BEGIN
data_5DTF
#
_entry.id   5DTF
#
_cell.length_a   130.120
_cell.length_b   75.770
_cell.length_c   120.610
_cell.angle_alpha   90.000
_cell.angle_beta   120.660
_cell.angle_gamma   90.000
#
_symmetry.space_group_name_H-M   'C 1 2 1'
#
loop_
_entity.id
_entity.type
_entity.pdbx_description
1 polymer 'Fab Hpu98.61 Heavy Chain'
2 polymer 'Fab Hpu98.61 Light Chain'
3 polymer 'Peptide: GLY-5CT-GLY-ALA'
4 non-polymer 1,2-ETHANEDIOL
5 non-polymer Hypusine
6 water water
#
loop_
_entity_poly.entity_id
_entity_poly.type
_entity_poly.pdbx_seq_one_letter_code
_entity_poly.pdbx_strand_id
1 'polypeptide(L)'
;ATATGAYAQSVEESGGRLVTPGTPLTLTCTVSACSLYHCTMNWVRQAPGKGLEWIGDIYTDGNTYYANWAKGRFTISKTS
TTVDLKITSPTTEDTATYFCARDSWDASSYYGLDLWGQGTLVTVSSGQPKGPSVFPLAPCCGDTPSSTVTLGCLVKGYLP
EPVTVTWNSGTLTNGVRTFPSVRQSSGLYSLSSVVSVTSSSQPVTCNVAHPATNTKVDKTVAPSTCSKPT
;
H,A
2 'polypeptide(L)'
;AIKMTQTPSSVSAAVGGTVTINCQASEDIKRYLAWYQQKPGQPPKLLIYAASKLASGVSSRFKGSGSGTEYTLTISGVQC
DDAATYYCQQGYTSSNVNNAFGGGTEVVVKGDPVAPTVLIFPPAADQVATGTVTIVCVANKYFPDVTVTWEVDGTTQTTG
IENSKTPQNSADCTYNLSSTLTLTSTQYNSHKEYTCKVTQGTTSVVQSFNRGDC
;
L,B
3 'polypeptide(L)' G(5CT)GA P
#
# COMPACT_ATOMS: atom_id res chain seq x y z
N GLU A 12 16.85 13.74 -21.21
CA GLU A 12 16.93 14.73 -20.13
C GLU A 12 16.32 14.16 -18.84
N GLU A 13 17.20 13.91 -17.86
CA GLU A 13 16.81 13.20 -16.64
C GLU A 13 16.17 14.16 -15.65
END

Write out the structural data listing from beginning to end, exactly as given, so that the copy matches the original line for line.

data_5DTF
#
_entry.id   5DTF
#
_cell.length_a   130.120
_cell.length_b   75.770
_cell.length_c   120.610
_cell.angle_alpha   90.000
_cell.angle_beta   120.660
_cell.angle_gamma   90.000
#
_symmetry.space_group_name_H-M   'C 1 2 1'
#
loop_
_entity.id
_entity.type
_entity.pdbx_description
1 polymer 'Fab Hpu98.61 Heavy Chain'
2 polymer 'Fab Hpu98.61 Light Chain'
3 polymer 'Peptide: GLY-5CT-GLY-ALA'
4 non-polymer 1,2-ETHANEDIOL
5 non-polymer Hypusine
6 water water
#
loop_
_entity_poly.entity_id
_entity_poly.type
_entity_poly.pdbx_seq_one_letter_code
_entity_poly.pdbx_strand_id
1 'polypeptide(L)'
;ATATGAYAQSVEESGGRLVTPGTPLTLTCTVSACSLYHCTMNWVRQAPGKGLEWIGDIYTDGNTYYANWAKGRFTISKTS
TTVDLKITSPTTEDTATYFCARDSWDASSYYGLDLWGQGTLVTVSSGQPKGPSVFPLAPCCGDTPSSTVTLGCLVKGYLP
EPVTVTWNSGTLTNGVRTFPSVRQSSGLYSLSSVVSVTSSSQPVTCNVAHPATNTKVDKTVAPSTCSKPT
;
H,A
2 'polypeptide(L)'
;AIKMTQTPSSVSAAVGGTVTINCQASEDIKRYLAWYQQKPGQPPKLLIYAASKLASGVSSRFKGSGSGTEYTLTISGVQC
DDAATYYCQQGYTSSNVNNAFGGGTEVVVKGDPVAPTVLIFPPAADQVATGTVTIVCVANKYFPDVTVTWEVDGTTQTTG
IENSKTPQNSADCTYNLSSTLTLTSTQYNSHKEYTCKVTQGTTSVVQSFNRGDC
;
L,B
3 'polypeptide(L)' G(5CT)GA P
#
# COMPACT_ATOMS: atom_id res chain seq x y z
N GLU A 12 16.85 13.74 -21.21
CA GLU A 12 16.93 14.73 -20.13
C GLU A 12 16.32 14.16 -18.84
N GLU A 13 17.20 13.91 -17.86
CA GLU A 13 16.81 13.20 -16.64
C GLU A 13 16.17 14.16 -15.65